Start by seeking out these people and add them to your roster of teachers. Here are some proven and recognized entrepreneurs to help you get started:
- Melissa Vong
- David Deida
- Alexa von Tobel
- Ezra Bayda
- Ido Portal
- Seth Godin
- Gretta van Riel
- Eckhart Tolle
- Daymond John
- Tim Ferriss
From motivational anecdotes to bonafide blueprints for success, these entrepreneurs have mountains of wisdom to share with you. And don’t stop there. Seek out additional sources of inspiration that resonate with your mind, body, and soul. Some will be from the entrepreneurial world, while others could come from just about any corner of your life.
2. You Must Gravitate Toward Goals
It’s sometimes said that when you become an entrepreneur, you can work when you want, from wherever you want, and without anyone telling you what to do. Ultimate freedom, right? Well, not quite.
No business grows without a concrete, clearly defined strategy. And no strategy is effective without goals. To become an entrepreneur and grow a successful business, you must hold a meaningful and empirically centered vision in your mind at all times.
Everything you do inside the business (and, to a large extent, outside of it) needs to be predicated on that vision. Even while doing the most menial of tasks, and there’ll be plenty of those, you must be aware of your overarching goal, and how your current action serves it.
Perhaps you set a goal for how much money you want to make in your first year of working on your own. For many entrepreneurs, that goal is the exact amount needed to replace their current full-time income. If you want to stretch yourself even more, you could set your goal to be where you wanted to be if you got a future promotion.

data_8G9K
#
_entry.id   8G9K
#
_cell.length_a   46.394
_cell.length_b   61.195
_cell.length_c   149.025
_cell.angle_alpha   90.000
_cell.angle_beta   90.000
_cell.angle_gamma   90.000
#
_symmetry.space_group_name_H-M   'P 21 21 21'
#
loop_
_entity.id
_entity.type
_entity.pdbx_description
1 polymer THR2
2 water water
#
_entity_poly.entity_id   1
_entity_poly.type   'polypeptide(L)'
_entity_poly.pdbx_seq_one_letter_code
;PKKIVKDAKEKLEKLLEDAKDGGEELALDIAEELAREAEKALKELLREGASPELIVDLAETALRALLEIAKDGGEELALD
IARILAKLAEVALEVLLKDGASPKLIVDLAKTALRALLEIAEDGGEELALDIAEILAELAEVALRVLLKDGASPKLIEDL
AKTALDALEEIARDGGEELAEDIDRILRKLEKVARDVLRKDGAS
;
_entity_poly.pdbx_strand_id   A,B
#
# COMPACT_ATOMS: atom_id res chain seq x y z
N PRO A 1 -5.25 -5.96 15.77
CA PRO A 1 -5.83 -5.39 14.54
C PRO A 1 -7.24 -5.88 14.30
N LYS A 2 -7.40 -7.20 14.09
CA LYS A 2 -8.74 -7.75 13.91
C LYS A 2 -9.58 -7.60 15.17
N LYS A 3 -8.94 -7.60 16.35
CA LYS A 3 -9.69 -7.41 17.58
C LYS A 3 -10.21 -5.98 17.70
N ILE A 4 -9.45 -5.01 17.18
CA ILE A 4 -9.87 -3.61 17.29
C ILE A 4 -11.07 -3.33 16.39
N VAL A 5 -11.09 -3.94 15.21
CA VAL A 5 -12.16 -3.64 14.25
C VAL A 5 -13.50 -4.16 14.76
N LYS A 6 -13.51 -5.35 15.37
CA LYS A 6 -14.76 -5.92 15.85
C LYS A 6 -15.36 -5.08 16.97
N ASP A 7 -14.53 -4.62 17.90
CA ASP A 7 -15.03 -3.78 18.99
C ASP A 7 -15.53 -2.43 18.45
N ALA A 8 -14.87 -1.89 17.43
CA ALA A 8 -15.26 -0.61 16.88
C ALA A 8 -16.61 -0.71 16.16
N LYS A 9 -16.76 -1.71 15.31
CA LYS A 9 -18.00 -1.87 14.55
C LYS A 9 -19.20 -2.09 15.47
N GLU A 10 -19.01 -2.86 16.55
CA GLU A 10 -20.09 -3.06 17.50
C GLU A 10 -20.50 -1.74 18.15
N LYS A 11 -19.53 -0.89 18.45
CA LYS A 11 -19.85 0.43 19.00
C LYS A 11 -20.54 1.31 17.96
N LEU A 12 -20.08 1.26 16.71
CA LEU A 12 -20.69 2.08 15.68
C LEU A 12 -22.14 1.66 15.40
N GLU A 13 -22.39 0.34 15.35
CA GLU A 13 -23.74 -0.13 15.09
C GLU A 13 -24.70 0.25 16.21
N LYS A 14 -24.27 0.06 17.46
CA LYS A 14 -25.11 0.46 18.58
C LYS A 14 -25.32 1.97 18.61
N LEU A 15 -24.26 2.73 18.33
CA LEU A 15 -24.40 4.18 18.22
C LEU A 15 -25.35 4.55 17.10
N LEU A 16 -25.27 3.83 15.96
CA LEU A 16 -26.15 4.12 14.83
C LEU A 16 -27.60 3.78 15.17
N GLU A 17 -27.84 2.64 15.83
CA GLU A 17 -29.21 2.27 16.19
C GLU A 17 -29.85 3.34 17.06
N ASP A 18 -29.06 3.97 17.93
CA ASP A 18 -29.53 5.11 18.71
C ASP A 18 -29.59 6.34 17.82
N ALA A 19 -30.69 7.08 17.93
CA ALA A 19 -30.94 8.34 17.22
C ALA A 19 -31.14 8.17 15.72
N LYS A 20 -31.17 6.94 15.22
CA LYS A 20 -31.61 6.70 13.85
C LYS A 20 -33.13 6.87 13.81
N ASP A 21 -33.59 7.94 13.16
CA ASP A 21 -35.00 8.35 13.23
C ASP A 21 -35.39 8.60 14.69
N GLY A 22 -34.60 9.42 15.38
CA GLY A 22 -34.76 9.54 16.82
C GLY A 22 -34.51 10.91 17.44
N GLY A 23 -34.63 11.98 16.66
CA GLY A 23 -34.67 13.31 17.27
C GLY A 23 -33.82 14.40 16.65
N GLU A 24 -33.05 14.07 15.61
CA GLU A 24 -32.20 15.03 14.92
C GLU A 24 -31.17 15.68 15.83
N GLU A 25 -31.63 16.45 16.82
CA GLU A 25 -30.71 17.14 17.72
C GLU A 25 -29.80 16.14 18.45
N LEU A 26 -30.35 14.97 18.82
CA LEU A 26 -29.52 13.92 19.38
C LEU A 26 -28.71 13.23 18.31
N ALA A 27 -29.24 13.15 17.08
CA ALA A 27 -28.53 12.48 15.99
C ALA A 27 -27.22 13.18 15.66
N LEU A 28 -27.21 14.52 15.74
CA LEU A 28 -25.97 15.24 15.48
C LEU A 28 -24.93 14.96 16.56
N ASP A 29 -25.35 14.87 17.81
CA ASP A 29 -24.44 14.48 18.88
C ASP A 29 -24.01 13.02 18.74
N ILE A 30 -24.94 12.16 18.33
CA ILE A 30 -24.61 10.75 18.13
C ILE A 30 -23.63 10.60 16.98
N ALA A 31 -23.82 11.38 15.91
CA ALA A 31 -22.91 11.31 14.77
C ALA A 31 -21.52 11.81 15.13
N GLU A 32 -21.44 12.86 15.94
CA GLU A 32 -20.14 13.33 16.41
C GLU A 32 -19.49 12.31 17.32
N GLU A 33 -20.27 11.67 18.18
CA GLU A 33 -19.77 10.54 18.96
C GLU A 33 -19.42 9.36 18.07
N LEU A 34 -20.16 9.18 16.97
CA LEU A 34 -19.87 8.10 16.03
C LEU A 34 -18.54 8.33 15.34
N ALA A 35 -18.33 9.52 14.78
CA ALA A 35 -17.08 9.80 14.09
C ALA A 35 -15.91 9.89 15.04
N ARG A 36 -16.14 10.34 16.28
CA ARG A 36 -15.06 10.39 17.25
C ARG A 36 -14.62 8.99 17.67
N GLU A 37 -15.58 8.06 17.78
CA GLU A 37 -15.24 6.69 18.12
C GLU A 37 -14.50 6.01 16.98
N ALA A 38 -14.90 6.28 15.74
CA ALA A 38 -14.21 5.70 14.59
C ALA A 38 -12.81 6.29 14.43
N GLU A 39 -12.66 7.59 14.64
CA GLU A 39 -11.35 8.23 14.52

This “North Star” has to be quantifiable and (through intense effort) attainable.
When your targets are tied to your “North Star,” you suddenly have a larger context for evaluating all of the freedoms entrepreneurship ostensibly offers, and you realize that many of them are merely distractions.
For example, where should you work today? Sure, you could grab your laptop, drive into town, and work from a cafe while sipping a latte and eating a quinoa bowl. The Instagram post from that luxurious afternoon in the cafe might look appealing, but would the money and time spent on this activity bring you closer to your goal?
If you were to stay at home to save money and focus on specific tasks, how much progress toward your larger goal would you be able to make? Sacrifice is an essential component of becoming an entrepreneur. And a goal-driven strategy is a mechanism for sacrificing little freedoms in order to achieve the big ones.
3. You Can Handle Stress
Entrepreneurship creates stressful situations in your life, and some people are less equipped to deal with it than others. If you already have high levels of tension in other areas of your life and feel as though you might be stretched to the max, taking the entrepreneurial plunge is not advisable.
But if you can manage stress in a way that doesn’t adversely impact your health or performance, then you possess a key trait for entrepreneurial success. And you can further keep your stress levels in check by scaling your business in a way that doesn’t overwhelm your sense of obligation and risk. Here’s what Jesse Sumrak recommends:
“You don’t have to ditch your 9-to-5 to make your dreams of owning a business a reality. While that might be the eventual goal, start slow and dip your toes in the water. Start a hustle on the side while you rely on your safe, predictable full-time income. This can reduce pressure and risk. You can also use income from your full-time job to help finance any unavoidable expenses or emergencies. Starting a side hustle also allows you to scale slowly. Since you have your full-time income to lean on, you don’t need to rush off to find 10 paying customers from the get-go. You can take your time to experiment with new ideas and find one you genuinely like and want to invest in.”
Yes, the life of an entrepreneur can be rocky. But if you embrace the low points and draw momentum from the summits, you’ll be able to complete the series of goals that lead to becoming an entrepreneur who performs like a boss.
Mastering the Steps to Becoming an Entrepreneur
We’ve covered the 3 crucial traits of successful entrepreneurs, but now let’s look at the practical steps to becoming an entrepreneur. So if you passed the gut check and feel that you have the discipline and tenacity required, the 5 actions listed below will feel like true “steps” that help you ascend to a better place, rather than obstacles you have to toil over.
1. Find a Solvable Problem